Father reveals how he shaped Shubman Gill as a world-class cricketer
Gill used to train on a charpoy in his early days
Updated - Feb 5, 2018 12:41 pm
The happiest moment for any father is to see his children successful and doing well in their lives. This is exactly the case with Shubman Gill‘s father Lakhwinder Singh, and he is now on cloud nine after seeing his son’s success at the Under-19 World Cup. Shubman ended the tournament as the second highest run scorer and also was awarded the ‘Player of the Series’.
Lakhwinder Singh, who is a great cricket enthusiast himself wanted to play the game professionally when he was young. But lack of opportunities nipped his dream in the bud. But Mr.Singh didn’t let his dreams break so easily. He molded his son into a good cricketer, someone who made the nation proud with his performances at the U-19 World Cup.
Shubman Gill’s first coach
Lakhwinder Singh was Shubman Gill’s first ever coach and taught him the basics of the game. Although he was not a professional cricketer, such is Lakhwinder Singh’s cricketing nous that he can give any coach a run for his money. Even now, whenever the youngster is in doubt over cricketing matters, he consults his father for advice.
Lakhwinder Singh worked very hard with Shubman’s game and also made many sacrifices to build his son’s career. To provide Shubman better training, Lakhwinder moved his family from Chak Khere Wala – a village in Fazilka district – to Mohali in 2007. Shubman’s grandparents still stay in Chak Khere Wala. “Our village is about 300 kilometers from Mohali. But due to lack of facilities there, we brought him here (to Mohali),” recalled Lakhwinder.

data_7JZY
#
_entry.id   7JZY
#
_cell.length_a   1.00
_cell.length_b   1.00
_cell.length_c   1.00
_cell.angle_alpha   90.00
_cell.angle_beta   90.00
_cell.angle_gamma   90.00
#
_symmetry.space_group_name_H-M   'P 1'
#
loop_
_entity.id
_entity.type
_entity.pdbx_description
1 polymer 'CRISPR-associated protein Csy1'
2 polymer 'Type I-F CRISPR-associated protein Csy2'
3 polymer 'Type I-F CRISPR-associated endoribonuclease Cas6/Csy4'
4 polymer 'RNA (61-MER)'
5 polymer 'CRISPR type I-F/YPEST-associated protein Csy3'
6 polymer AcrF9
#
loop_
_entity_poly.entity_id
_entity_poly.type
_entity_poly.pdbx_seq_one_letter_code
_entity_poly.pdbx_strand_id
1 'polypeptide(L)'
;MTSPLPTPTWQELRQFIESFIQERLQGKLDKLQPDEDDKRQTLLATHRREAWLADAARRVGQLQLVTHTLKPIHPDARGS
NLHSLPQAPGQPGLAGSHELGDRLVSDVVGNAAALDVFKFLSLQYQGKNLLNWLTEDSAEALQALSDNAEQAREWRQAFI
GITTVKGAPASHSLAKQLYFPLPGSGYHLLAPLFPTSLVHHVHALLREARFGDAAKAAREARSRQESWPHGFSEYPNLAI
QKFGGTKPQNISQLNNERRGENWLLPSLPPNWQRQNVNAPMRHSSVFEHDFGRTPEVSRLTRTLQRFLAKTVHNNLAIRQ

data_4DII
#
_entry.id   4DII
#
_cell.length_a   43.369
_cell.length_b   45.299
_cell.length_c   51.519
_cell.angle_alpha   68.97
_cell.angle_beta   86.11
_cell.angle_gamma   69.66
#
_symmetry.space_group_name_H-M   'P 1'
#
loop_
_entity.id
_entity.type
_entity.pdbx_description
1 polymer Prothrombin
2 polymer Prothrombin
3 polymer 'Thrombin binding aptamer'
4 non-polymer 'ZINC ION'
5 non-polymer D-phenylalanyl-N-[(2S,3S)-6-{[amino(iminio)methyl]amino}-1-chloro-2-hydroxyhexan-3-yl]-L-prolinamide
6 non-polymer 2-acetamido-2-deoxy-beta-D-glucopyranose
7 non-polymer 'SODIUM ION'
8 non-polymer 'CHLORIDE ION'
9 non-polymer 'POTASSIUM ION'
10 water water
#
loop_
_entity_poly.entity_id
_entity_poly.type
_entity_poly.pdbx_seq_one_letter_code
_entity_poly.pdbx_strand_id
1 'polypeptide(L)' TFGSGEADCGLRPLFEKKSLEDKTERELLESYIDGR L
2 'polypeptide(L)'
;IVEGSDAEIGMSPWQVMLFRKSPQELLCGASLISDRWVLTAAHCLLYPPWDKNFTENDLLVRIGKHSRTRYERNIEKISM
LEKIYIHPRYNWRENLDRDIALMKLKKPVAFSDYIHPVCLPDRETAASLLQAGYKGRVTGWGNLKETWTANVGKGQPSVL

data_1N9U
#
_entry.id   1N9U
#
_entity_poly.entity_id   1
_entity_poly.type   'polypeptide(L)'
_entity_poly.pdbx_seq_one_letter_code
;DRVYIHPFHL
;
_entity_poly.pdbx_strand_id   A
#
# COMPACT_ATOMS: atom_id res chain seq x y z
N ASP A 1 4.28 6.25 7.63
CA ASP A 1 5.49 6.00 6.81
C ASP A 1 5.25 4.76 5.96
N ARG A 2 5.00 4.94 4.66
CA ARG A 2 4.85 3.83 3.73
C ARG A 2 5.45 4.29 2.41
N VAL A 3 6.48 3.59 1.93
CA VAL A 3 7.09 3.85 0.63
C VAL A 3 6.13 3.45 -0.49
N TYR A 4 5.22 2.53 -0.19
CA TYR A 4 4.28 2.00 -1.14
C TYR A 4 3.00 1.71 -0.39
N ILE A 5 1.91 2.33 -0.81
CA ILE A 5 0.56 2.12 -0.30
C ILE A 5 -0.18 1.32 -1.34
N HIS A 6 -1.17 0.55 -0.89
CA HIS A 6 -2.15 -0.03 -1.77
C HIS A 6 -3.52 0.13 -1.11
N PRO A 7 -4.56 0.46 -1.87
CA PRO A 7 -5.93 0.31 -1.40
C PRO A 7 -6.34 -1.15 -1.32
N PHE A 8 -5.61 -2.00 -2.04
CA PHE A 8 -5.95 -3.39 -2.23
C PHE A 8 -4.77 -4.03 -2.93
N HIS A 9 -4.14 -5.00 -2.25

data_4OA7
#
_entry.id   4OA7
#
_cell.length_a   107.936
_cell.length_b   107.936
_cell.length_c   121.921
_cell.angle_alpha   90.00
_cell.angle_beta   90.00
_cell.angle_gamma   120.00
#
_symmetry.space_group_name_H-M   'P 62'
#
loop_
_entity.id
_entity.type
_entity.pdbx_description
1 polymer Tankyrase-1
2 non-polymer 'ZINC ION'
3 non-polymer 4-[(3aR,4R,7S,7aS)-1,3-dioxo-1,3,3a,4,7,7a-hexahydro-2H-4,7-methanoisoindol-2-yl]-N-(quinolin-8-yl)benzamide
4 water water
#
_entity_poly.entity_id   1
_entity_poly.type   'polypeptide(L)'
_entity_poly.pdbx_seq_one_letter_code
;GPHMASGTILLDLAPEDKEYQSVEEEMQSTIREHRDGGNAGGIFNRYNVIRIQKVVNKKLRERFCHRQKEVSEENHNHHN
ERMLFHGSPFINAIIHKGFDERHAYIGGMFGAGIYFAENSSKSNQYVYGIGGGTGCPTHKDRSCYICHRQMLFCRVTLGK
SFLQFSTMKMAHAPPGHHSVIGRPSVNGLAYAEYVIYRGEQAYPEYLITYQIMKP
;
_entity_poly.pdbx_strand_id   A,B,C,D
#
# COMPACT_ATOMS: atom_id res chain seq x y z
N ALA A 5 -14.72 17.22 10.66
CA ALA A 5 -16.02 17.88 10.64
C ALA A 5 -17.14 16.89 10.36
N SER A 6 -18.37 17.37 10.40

Moreover, Lakhwinder started training Shubman at a very young age. He further added that Gill liked no other toys except for the cricket bat. “Shubman was interested in the sport since a very young age. He started wielding a bat at the age of three. Shubman never liked any other toy. He would play with a bat and a ball even before going to bed,” he said.
Hard work and unique training
Lakhwinder Singh also helped Shubman deal with fast bowling by giving him throwdowns over a charpoy. He used to make Gill play somewhere around 500 to 700 balls each day to develop his game. Interestingly, Gill also used to play with a single stump to middle the ball better.
“Seeing his interest in the game, I decided to train him. I made him play 500 to 700 balls every day. To make him adept at handling fast bowling, I used to throw the ball over a manji (charpoy). The ball tends to travel faster after skidding off the charpoy. Besides that, he practiced with a single stump as his bat. That helped Shubman in finding the middle of the bat more often than not,” said Lakhwinder.